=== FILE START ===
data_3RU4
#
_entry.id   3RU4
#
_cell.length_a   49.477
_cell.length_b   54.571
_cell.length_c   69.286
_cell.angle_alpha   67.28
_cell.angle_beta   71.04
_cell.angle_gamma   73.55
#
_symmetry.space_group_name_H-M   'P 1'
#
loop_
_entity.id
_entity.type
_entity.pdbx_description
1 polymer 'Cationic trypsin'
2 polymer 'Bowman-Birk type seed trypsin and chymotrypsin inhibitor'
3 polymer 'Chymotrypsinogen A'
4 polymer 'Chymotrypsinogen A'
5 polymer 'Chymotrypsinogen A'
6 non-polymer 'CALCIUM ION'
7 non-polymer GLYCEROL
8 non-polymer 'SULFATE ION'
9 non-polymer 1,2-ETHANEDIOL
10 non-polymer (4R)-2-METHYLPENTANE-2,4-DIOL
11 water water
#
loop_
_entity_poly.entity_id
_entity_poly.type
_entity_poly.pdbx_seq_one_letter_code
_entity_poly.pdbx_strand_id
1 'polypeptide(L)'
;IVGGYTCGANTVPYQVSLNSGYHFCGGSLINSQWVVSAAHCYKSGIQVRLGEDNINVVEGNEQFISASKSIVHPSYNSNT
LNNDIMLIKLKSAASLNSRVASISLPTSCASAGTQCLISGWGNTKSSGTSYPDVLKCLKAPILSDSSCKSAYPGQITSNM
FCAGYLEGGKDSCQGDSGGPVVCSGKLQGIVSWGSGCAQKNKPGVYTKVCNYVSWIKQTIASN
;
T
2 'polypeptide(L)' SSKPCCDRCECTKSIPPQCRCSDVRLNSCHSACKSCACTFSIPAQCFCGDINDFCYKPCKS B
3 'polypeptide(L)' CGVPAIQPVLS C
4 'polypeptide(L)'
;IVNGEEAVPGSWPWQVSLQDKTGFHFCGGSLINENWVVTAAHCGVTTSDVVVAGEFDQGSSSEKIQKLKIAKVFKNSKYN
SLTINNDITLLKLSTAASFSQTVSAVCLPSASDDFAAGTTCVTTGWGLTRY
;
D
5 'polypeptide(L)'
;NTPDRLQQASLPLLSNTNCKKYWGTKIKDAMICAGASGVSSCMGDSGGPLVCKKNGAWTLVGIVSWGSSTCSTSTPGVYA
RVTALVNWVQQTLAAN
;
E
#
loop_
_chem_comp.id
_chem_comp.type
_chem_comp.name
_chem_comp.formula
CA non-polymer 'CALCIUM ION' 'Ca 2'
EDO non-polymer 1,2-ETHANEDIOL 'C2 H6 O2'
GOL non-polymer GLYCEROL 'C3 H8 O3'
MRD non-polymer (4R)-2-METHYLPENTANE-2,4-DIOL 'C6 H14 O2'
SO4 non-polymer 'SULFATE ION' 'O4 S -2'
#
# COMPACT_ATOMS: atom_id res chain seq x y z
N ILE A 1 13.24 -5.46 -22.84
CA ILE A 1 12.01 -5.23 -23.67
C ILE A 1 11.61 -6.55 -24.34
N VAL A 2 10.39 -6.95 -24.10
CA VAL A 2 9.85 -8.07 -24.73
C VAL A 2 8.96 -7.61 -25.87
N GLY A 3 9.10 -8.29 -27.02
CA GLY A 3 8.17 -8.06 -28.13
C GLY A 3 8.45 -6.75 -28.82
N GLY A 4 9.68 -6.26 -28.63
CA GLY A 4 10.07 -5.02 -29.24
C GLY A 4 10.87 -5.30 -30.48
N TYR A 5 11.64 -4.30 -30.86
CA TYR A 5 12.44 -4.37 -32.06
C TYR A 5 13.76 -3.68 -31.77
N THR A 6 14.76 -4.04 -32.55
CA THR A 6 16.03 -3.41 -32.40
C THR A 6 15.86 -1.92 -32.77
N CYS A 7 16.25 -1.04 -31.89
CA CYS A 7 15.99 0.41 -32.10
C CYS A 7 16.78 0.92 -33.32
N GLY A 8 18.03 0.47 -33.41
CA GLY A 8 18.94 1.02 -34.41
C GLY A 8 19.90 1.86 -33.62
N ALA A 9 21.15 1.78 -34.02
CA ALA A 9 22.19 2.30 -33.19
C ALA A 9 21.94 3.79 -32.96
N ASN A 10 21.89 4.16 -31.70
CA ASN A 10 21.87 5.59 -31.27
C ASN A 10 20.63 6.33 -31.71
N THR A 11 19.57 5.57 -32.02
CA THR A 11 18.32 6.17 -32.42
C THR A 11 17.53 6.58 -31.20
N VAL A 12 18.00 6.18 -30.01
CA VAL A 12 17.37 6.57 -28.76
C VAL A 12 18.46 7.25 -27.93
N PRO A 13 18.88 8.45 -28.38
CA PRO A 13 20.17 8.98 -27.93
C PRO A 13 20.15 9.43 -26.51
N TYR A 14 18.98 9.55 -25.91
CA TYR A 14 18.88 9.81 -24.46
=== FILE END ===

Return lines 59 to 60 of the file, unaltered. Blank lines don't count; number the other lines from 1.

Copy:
CA non-polymer 'CALCIUM ION' 'Ca 2'
EDO non-polymer 1,2-ETHANEDIOL 'C2 H6 O2'